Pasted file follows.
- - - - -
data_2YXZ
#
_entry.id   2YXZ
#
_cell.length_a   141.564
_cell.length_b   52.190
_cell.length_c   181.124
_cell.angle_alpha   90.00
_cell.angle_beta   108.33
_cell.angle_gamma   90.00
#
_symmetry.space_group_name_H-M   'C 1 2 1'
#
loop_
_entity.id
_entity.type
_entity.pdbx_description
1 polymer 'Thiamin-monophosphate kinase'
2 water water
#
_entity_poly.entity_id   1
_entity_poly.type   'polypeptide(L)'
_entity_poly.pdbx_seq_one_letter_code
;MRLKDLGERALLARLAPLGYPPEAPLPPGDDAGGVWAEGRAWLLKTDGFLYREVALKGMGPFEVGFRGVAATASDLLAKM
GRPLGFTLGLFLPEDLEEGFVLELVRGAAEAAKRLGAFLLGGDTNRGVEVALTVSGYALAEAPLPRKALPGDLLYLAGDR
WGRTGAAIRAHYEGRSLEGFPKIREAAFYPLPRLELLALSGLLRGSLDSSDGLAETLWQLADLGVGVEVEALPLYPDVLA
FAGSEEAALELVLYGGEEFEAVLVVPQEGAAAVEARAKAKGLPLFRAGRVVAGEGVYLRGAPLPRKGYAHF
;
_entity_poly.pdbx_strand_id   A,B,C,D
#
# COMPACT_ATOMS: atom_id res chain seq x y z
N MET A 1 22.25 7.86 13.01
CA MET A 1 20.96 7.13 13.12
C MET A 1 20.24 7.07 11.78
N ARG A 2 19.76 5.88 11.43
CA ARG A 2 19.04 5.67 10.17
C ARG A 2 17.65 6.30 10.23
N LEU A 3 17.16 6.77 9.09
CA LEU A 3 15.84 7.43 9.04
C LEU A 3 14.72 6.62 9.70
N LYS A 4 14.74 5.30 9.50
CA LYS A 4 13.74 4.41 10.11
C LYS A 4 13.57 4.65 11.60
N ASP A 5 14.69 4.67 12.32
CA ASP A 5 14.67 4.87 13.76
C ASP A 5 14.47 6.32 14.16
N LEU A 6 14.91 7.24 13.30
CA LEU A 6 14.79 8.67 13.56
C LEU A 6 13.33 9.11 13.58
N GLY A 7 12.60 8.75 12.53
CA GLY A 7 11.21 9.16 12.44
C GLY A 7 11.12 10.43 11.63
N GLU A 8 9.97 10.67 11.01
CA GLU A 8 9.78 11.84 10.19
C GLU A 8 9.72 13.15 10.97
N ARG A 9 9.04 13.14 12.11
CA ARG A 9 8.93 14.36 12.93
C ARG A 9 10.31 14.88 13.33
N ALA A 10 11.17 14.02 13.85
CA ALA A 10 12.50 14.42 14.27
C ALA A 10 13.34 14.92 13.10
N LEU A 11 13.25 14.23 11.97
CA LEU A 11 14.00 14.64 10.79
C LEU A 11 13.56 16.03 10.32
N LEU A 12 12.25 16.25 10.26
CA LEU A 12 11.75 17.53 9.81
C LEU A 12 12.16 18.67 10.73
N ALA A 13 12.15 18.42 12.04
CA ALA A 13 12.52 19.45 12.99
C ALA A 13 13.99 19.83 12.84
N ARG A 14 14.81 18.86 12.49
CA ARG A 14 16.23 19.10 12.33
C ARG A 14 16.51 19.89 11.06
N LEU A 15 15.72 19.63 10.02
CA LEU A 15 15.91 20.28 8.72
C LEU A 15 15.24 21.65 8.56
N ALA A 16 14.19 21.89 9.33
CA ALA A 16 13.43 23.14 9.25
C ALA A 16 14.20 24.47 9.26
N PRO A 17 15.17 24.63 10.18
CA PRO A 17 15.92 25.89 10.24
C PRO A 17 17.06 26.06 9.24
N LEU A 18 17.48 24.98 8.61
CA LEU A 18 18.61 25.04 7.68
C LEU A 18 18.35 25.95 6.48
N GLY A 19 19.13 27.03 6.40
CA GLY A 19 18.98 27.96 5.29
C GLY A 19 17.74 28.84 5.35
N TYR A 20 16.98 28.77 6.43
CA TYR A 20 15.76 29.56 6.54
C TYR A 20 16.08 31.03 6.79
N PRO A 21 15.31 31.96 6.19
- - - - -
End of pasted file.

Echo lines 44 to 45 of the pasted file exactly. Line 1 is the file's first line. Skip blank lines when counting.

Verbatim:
N ASP A 5 14.69 4.67 12.32
CA ASP A 5 14.67 4.87 13.76